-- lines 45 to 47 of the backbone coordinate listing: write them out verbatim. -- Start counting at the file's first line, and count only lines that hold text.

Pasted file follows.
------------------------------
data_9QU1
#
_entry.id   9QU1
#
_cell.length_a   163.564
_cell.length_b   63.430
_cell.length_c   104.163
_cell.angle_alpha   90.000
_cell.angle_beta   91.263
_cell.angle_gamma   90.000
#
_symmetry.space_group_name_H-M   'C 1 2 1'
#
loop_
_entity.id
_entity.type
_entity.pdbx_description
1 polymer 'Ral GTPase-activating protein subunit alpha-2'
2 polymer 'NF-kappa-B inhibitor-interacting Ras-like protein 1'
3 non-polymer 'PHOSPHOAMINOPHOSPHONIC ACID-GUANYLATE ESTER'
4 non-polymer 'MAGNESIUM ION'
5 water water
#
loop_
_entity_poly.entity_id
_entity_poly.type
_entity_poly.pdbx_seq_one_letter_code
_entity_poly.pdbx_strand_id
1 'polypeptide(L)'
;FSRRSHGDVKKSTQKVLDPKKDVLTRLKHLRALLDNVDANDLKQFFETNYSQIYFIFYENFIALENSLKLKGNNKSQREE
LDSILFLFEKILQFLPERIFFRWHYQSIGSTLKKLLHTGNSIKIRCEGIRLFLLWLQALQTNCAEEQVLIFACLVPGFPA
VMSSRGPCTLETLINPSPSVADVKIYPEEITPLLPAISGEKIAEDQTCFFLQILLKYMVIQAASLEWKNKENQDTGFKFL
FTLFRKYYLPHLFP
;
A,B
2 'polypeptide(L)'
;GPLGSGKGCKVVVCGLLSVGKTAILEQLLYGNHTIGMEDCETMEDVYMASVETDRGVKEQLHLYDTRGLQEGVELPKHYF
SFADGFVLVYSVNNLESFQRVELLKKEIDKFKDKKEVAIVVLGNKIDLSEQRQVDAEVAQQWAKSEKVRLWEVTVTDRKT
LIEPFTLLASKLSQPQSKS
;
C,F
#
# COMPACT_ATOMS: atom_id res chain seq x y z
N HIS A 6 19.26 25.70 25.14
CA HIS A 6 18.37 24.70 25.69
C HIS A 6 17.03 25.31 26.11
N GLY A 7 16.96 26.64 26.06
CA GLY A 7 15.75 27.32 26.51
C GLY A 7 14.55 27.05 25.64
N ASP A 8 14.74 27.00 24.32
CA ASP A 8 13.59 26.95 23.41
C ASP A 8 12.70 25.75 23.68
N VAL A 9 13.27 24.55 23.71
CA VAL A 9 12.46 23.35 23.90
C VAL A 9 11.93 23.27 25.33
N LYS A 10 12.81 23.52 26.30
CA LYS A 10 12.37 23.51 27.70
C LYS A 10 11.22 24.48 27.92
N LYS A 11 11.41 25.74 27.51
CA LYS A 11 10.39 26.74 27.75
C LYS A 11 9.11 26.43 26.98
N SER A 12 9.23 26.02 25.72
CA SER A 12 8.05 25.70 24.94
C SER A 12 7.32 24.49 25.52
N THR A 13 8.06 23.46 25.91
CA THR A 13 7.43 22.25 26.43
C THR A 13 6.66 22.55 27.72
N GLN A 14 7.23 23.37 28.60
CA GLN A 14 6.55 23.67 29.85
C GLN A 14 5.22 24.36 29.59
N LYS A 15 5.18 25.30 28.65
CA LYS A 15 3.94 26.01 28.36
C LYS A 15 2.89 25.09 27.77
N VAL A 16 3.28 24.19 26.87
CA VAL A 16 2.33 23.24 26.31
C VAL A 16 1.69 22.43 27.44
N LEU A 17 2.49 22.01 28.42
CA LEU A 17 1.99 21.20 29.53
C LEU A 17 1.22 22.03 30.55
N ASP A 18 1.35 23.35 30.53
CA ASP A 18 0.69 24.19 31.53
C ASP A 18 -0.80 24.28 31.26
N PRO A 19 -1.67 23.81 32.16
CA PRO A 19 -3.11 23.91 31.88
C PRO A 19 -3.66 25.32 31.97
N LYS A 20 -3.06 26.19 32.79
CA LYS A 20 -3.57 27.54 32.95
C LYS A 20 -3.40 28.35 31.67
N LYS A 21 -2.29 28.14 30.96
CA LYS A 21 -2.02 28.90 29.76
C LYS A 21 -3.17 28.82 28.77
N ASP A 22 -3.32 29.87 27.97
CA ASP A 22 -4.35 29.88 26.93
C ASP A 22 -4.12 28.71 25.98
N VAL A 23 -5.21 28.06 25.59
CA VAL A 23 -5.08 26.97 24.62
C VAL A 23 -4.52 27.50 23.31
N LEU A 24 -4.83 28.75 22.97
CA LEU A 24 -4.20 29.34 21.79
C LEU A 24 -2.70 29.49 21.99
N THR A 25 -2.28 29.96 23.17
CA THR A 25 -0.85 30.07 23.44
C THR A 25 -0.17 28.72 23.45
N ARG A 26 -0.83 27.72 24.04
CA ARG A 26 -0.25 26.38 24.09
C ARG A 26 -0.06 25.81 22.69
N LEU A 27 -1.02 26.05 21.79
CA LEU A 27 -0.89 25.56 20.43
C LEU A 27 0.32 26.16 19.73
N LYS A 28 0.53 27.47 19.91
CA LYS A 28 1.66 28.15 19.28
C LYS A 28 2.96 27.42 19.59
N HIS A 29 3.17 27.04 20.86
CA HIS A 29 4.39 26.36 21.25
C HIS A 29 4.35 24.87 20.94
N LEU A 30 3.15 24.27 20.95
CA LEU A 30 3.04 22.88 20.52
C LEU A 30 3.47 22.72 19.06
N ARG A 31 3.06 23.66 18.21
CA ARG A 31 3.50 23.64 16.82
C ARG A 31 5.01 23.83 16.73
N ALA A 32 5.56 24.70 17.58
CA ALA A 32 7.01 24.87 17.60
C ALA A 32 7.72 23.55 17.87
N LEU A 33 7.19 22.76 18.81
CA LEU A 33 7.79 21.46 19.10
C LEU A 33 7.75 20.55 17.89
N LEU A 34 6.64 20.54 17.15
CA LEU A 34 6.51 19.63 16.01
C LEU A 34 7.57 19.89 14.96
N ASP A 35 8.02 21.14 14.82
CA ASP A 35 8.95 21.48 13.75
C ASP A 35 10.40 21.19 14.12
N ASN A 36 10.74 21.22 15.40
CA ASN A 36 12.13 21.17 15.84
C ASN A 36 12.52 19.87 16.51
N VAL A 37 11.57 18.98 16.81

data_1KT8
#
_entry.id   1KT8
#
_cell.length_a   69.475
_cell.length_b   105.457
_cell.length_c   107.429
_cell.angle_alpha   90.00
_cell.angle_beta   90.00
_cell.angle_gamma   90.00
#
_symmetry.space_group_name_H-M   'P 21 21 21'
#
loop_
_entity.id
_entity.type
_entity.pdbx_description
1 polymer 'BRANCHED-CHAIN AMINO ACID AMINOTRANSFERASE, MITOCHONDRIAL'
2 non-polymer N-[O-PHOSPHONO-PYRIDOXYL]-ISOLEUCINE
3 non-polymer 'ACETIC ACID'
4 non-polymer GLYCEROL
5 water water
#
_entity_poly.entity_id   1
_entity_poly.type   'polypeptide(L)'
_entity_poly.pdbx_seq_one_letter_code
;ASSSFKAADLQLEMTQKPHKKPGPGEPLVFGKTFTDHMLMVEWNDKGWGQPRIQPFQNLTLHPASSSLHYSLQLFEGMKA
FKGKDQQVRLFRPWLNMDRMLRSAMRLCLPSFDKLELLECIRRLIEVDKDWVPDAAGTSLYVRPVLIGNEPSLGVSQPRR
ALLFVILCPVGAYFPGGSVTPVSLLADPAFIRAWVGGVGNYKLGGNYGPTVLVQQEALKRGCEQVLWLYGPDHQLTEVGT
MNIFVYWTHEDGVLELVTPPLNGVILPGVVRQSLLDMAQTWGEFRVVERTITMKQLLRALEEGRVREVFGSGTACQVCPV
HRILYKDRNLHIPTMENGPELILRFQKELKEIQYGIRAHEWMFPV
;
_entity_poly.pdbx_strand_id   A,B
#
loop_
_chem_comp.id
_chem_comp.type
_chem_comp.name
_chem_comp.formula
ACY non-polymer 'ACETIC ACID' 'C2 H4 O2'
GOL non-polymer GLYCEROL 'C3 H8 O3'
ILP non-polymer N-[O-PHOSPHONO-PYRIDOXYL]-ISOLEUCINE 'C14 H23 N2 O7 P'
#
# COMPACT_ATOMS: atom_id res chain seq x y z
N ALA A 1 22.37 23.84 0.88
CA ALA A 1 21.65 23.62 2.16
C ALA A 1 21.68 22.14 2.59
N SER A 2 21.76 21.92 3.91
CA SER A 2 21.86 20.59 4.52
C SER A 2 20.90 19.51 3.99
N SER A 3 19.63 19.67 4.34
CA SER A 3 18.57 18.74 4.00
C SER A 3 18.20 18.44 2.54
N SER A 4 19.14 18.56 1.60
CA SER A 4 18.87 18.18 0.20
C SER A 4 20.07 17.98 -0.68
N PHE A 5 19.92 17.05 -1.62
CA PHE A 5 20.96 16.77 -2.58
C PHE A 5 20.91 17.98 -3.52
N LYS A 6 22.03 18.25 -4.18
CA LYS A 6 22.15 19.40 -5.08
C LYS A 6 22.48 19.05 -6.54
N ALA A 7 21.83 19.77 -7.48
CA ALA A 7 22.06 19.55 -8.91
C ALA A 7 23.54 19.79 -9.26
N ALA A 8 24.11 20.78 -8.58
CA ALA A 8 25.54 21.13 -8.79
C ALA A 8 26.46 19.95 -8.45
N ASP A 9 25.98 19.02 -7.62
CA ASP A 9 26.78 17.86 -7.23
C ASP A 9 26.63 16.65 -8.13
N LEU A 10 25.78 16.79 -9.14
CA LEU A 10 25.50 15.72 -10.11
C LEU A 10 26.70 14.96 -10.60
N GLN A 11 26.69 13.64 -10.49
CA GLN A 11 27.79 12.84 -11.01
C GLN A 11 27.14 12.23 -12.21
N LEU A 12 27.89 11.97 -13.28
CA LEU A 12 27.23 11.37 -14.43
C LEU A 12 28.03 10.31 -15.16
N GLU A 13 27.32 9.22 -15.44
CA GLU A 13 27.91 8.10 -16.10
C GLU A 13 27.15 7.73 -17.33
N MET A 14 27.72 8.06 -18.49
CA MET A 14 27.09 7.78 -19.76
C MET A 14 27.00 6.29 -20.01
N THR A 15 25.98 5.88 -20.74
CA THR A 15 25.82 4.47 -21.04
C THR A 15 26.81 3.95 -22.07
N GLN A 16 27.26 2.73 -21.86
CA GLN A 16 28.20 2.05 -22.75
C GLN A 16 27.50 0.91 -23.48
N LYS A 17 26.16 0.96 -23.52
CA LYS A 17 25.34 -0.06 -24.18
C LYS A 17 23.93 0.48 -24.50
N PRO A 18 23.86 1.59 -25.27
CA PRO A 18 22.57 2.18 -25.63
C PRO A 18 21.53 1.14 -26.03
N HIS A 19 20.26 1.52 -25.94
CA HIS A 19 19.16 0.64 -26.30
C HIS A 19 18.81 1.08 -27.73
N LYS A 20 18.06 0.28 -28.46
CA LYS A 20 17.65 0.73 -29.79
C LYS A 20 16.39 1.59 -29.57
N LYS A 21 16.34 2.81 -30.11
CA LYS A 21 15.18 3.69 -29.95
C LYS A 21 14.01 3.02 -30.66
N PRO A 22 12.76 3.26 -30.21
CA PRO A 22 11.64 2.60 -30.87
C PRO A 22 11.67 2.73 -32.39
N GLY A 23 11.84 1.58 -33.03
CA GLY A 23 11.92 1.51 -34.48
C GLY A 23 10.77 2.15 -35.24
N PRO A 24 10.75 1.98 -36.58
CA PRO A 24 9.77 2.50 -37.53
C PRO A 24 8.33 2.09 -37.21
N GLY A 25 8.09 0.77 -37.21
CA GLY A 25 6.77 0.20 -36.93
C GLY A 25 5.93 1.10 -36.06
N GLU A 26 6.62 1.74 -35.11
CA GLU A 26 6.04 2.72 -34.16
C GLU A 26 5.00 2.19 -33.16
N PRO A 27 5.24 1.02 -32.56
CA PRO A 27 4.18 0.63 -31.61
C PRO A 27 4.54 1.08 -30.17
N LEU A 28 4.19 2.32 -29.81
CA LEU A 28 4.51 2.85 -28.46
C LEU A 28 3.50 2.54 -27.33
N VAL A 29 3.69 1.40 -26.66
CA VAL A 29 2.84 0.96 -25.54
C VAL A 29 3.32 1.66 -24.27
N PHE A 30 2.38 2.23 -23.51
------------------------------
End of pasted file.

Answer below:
CA HIS A 6 18.37 24.70 25.69
C HIS A 6 17.03 25.31 26.11
N GLY A 7 16.96 26.64 26.06